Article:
What goes through a visitors’ mind in the first 5 seconds after they land on your site? After all, that just might be all the time you’ve got until they reach for the back button. Let’s speculate on what happens at each moment…
Second 1 – Impressions: First impressions are forming. What loads first? Your header logo? Your navigation? Ads? As your page finishes loading, your visitor is already unconsciously judging your site based on the quality of your website design. Though average visitors know nothing about web design best practices, they are quite good at identifying poorly designed sites, and abandoning them for lack of trust. After all, if your site design sucks, what does that say about your products or services? The first impression is often the last.
Second 2 – Definition: Here comes the big question, “Who are you and what do you do?” At this point the visitor needs to know the purpose of your site and what sets you apart. Your landing page must communicate unique value, not just what you sell. Keep in mind visitors come in from all directions, so don’t ignore the backdoors such as product and category pages. Does your website header (viewable on all pages) have a unique value offering or only your homepage?
Second 3 – Relevance: Relevance is key at this at this moment. Can your visitor continue to follow the “scent” of what they were looking for after arriving on your page? However they got to your site, whether by Google or a link on another page, your visitor is learning whether or not you keep your promises. For example, if they arrived from a Google search for “gourmet coffee”, can they find a reference or picture that matches this phrase?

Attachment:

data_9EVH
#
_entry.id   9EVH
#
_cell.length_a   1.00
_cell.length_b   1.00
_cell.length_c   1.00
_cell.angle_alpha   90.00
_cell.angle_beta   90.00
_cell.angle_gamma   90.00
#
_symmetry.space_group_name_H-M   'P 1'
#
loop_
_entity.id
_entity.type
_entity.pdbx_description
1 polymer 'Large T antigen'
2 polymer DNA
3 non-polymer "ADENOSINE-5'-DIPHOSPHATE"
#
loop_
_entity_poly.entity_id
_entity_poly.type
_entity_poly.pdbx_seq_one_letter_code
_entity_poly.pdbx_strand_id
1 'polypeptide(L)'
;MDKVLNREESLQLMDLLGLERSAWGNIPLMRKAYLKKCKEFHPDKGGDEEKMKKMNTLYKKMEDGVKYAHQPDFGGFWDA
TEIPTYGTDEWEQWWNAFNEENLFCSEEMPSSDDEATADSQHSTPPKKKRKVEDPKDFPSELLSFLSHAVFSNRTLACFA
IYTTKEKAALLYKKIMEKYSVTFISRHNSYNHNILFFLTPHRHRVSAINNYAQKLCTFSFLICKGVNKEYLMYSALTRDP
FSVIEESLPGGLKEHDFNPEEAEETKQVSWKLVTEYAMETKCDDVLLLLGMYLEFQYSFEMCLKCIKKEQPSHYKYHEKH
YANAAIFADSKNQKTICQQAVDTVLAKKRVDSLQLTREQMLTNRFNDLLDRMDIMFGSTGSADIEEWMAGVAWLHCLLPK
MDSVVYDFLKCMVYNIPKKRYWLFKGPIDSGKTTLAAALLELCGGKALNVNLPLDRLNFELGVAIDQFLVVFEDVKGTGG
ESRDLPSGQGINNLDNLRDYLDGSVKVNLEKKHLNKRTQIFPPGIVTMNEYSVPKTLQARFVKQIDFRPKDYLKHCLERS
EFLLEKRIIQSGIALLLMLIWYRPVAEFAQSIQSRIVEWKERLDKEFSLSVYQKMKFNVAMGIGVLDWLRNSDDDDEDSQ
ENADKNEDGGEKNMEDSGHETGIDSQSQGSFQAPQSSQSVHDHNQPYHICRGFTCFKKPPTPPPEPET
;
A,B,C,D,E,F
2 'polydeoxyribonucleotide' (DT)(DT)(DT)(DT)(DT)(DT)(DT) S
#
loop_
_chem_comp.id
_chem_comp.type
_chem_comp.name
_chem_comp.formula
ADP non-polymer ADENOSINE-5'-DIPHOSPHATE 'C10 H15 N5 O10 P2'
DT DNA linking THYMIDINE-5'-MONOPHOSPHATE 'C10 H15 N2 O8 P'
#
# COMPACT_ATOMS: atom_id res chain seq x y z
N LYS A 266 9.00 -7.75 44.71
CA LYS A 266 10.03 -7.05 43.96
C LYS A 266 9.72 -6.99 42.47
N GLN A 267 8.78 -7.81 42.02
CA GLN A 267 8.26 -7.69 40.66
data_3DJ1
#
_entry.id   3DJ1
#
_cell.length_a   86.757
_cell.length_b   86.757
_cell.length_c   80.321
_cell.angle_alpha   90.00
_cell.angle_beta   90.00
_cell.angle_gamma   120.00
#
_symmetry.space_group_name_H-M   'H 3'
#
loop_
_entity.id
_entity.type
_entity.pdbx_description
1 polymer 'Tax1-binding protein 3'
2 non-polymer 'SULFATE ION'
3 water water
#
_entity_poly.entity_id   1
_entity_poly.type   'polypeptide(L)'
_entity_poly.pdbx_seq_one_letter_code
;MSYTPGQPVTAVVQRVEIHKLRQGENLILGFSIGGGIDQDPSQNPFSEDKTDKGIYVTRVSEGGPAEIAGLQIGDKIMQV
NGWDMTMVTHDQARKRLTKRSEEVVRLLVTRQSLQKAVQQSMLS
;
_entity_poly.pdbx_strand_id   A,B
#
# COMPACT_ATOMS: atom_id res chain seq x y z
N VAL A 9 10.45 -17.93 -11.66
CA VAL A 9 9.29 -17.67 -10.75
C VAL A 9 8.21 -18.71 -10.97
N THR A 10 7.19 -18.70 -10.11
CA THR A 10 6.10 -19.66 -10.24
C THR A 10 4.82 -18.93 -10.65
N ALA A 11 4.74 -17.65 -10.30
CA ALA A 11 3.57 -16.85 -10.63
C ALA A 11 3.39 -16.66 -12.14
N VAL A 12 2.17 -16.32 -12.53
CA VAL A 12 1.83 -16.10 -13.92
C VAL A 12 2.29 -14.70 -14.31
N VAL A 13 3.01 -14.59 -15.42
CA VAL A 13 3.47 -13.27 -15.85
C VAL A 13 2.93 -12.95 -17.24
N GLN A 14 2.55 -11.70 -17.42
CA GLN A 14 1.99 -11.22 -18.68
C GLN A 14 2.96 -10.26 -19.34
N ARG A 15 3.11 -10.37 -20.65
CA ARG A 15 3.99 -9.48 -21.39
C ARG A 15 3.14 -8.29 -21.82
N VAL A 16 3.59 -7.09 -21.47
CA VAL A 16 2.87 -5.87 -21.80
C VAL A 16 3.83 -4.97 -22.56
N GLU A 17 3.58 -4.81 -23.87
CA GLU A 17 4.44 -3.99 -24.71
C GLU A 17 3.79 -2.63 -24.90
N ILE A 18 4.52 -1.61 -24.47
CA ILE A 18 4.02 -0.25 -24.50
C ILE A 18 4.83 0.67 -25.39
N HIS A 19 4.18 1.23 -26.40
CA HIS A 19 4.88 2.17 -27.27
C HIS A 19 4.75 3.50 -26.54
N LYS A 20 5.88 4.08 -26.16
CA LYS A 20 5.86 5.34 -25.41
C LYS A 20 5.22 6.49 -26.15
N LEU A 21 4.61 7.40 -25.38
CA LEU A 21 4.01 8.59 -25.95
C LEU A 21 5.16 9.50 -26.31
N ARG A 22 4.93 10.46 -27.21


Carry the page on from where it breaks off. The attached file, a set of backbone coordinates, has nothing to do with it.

Second 4 – The Hook: They’re starting to get it. Now what’s the hook? Based on personality type, the hook is different for many. Some are looking for the deal. “Free shipping” or “10% today only” might resonate with this crowd. Others are hungry for an emotional connection. These folks vicariously envision themselves enjoying your product through your lifestyle and contextual images. And still others are looking for solutions, fast, easy, and painless. They need reassurance that you understand their needs.
Second 5 – Action: Your visitor is now asking “what do I do now?” You’ve kept their attention for this long (ok, only 4 seconds) but now you need to solicit action. Strong calls to action are critical in this moment. The MIA (most important action) needs to be painfully obvious. There should be no question what you want them to do.
The good news is they’ve made it this far, the bad news is everything repeats on the next page – relevance > hook > action.
Do you doubt that visitors make decisions this quickly? Try it for yourself using StumbleUpon (the equivalent of Channel surfing for the internet). You’ll be surprised to see how quickly you judge and abandon a website.
Will you only get 5 seconds from all your first time visitors? Of course not, each visitor is different, and this is only a speculative scenario. But all visitors have one thing in common: they have no desire to have their time wasted by unconvincing websites. They have better things to do.